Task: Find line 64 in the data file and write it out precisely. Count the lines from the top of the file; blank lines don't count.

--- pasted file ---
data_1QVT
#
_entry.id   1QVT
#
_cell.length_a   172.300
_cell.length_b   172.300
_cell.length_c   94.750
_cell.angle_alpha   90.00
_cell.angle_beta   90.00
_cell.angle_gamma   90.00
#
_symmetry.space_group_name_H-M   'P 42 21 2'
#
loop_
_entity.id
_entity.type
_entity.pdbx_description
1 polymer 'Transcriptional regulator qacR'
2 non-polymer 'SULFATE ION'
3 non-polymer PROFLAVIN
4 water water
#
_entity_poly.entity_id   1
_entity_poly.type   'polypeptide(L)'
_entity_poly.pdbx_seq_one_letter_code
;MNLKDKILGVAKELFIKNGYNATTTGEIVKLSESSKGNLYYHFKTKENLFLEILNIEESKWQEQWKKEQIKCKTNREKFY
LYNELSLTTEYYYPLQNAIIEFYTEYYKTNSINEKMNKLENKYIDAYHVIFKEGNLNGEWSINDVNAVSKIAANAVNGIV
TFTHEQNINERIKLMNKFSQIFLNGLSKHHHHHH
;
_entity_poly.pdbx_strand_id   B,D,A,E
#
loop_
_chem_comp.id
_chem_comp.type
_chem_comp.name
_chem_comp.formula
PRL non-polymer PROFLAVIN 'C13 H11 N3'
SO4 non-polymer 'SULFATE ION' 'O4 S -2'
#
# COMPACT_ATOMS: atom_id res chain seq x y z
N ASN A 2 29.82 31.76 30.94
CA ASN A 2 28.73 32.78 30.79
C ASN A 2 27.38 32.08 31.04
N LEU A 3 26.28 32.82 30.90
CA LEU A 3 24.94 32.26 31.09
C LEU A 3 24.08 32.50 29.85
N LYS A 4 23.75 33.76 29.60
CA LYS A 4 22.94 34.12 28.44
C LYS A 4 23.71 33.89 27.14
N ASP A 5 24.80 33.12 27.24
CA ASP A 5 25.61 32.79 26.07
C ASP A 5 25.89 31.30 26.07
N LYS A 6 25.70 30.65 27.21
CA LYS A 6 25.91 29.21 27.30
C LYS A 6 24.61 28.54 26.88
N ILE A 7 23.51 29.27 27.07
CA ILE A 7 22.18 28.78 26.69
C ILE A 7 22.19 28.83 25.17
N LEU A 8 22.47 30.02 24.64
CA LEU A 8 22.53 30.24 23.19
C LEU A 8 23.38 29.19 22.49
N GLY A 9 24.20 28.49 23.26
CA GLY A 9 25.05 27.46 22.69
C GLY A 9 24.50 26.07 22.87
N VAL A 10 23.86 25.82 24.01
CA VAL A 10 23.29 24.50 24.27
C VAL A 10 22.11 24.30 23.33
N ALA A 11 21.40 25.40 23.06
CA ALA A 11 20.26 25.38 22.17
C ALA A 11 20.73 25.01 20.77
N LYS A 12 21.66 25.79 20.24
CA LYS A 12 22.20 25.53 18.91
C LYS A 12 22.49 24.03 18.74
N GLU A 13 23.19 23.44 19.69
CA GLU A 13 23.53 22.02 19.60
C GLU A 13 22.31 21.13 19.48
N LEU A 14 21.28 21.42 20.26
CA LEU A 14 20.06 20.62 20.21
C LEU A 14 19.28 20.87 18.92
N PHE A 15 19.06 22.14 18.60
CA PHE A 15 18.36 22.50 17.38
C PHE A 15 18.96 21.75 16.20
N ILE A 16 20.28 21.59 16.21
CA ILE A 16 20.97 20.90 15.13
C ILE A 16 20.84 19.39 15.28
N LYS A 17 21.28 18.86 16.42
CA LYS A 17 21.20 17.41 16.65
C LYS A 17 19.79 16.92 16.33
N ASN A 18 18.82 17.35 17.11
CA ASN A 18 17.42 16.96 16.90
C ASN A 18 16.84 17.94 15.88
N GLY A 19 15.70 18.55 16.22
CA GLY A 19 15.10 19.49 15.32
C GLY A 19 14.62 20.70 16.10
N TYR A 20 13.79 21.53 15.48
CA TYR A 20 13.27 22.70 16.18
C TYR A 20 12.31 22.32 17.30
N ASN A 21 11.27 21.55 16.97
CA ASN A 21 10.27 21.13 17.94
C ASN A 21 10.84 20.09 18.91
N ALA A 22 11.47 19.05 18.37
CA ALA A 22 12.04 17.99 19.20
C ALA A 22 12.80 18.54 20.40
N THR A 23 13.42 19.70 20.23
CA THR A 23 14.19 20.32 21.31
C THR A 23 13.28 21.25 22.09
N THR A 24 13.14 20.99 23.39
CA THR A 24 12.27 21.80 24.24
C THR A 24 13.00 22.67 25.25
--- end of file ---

C GLY A 9 24.50 26.07 22.87